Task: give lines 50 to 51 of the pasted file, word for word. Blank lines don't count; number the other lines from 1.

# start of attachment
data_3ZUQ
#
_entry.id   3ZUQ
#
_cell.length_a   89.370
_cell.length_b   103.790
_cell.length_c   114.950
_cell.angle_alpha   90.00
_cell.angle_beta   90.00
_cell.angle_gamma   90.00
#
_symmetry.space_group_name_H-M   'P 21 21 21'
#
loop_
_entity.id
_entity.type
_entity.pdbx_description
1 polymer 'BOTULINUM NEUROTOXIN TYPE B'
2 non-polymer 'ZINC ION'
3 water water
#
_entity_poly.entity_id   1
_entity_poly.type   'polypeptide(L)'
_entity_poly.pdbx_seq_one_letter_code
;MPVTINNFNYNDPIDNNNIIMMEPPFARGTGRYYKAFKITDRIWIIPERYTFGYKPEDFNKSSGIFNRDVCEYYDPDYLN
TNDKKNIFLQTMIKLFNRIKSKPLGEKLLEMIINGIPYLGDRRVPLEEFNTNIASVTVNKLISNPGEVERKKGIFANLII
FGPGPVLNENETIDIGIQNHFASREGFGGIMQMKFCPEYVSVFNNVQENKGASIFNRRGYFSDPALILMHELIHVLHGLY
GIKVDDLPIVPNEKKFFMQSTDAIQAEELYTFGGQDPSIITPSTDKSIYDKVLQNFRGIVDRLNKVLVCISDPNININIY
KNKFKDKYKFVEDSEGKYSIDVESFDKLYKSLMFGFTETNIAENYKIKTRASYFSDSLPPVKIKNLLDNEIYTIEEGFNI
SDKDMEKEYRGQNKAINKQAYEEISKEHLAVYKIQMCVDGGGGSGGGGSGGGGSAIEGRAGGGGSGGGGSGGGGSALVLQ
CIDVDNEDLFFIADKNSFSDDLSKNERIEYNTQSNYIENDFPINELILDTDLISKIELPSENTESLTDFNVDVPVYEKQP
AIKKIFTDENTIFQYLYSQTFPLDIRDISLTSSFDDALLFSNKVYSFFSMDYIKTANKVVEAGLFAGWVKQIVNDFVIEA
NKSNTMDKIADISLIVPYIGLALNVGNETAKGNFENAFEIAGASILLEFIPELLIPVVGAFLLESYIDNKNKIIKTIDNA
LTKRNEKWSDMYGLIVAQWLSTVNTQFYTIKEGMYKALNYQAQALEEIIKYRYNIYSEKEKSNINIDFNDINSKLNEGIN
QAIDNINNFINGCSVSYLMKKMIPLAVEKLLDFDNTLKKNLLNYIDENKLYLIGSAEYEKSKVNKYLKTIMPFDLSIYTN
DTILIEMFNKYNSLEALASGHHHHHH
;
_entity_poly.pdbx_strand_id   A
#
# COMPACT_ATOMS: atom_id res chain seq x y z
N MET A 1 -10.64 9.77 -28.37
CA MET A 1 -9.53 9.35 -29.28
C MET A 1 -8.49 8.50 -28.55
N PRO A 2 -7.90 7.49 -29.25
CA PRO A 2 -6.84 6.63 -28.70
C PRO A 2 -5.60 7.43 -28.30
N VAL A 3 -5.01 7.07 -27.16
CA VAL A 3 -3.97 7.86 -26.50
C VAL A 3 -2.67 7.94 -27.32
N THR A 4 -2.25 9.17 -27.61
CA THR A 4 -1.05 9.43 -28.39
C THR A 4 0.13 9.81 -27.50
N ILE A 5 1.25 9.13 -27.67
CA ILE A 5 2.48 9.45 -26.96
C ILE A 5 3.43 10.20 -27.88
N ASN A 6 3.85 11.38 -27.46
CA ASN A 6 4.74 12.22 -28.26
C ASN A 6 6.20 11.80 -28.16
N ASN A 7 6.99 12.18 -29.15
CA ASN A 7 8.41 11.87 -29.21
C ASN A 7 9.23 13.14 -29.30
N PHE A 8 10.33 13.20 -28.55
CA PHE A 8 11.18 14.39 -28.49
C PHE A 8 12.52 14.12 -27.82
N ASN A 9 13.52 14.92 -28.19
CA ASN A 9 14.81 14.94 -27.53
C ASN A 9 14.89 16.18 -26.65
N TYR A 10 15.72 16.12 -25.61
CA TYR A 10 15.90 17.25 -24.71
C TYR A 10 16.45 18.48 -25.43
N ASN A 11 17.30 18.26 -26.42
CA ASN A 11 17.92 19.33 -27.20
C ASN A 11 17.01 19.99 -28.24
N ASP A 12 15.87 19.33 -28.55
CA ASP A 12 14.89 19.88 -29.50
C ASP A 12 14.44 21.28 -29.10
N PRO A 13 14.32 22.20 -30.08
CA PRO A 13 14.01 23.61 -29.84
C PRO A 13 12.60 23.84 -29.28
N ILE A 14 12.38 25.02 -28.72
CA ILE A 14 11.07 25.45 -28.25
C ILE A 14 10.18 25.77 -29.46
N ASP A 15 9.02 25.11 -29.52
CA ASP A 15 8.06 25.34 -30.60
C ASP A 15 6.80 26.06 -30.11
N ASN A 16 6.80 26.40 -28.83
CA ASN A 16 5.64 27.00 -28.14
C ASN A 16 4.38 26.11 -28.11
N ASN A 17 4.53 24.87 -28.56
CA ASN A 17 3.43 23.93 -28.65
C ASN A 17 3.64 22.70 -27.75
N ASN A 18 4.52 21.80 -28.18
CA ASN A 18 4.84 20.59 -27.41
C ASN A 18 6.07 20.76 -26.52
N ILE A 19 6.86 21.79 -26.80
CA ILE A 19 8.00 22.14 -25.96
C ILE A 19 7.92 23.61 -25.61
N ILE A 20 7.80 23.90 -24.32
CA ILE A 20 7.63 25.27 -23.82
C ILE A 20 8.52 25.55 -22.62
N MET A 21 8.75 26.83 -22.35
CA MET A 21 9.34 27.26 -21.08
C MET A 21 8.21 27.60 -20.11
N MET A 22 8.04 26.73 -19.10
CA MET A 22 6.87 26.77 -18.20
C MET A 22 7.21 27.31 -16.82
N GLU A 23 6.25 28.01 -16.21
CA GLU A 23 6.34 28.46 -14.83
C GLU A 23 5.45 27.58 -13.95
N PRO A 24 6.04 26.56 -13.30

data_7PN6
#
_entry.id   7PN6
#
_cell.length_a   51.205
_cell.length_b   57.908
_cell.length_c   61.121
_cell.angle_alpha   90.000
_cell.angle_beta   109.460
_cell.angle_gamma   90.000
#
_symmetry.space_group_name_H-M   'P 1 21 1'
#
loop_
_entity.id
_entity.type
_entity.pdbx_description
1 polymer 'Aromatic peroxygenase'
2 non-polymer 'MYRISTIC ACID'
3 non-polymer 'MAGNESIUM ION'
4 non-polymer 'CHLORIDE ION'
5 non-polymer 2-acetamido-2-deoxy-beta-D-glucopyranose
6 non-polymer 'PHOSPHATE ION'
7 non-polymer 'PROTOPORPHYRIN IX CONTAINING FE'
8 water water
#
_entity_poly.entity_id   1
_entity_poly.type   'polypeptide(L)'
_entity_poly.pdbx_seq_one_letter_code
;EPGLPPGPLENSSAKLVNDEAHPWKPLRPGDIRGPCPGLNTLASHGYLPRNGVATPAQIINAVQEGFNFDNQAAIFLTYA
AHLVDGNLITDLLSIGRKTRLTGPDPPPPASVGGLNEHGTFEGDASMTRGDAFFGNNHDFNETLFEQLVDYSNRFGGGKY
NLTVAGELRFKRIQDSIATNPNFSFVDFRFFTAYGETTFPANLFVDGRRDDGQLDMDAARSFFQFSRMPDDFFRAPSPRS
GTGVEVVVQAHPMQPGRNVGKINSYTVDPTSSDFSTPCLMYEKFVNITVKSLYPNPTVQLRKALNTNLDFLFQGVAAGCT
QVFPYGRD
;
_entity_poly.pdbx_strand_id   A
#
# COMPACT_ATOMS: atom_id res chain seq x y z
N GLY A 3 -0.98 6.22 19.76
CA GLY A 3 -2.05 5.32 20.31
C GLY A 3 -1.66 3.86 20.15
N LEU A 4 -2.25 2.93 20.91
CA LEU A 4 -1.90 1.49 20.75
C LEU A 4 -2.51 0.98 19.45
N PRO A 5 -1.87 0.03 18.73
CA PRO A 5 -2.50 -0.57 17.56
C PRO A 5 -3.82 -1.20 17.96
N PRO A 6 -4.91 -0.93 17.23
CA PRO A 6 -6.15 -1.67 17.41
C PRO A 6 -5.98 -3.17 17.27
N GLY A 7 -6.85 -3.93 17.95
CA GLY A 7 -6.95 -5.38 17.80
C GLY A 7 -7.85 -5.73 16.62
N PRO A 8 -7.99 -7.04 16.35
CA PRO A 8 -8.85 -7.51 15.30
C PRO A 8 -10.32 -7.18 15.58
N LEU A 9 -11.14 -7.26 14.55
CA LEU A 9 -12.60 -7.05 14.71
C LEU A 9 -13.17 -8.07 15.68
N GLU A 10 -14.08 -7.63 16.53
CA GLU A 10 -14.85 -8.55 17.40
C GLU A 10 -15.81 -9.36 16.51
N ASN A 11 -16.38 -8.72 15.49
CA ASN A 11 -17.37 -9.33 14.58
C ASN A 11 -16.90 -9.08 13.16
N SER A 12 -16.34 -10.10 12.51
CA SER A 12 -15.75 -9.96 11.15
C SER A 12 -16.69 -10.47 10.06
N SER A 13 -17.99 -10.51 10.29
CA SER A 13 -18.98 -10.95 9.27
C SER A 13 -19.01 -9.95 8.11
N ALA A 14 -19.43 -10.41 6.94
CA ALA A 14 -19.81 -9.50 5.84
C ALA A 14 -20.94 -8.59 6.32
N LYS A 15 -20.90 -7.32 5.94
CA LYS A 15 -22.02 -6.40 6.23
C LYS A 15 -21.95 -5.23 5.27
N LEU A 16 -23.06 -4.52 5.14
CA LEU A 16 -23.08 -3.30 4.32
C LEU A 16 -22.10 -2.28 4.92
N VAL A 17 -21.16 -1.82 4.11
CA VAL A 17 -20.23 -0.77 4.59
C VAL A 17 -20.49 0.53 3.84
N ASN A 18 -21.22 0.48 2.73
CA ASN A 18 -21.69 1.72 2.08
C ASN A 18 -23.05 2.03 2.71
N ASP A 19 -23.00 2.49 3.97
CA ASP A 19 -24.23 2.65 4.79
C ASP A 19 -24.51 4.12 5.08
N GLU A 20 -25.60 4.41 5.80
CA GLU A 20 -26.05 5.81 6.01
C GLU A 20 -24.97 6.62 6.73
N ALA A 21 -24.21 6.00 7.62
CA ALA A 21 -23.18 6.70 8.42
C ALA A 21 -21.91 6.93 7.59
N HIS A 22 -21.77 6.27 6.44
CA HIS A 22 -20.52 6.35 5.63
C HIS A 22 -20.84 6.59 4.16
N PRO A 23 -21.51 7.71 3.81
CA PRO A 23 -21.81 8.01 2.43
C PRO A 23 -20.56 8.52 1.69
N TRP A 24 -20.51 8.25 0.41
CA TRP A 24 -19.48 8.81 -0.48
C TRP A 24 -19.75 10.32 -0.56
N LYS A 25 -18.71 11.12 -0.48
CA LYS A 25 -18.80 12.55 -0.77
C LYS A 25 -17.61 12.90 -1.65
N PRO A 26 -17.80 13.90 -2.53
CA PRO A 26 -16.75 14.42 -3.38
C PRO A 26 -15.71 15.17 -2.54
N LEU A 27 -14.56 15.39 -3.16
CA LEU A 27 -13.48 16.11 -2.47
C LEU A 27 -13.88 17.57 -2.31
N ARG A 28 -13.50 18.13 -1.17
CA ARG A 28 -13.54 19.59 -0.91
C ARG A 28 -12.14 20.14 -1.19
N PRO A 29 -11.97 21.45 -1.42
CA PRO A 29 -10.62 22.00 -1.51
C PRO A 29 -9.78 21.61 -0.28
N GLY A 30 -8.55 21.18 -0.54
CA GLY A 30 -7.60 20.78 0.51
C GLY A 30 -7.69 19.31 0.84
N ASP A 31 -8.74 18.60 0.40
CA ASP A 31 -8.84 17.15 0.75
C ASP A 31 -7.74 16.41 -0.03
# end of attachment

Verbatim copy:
N THR A 4 -2.25 9.17 -27.61
CA THR A 4 -1.05 9.43 -28.39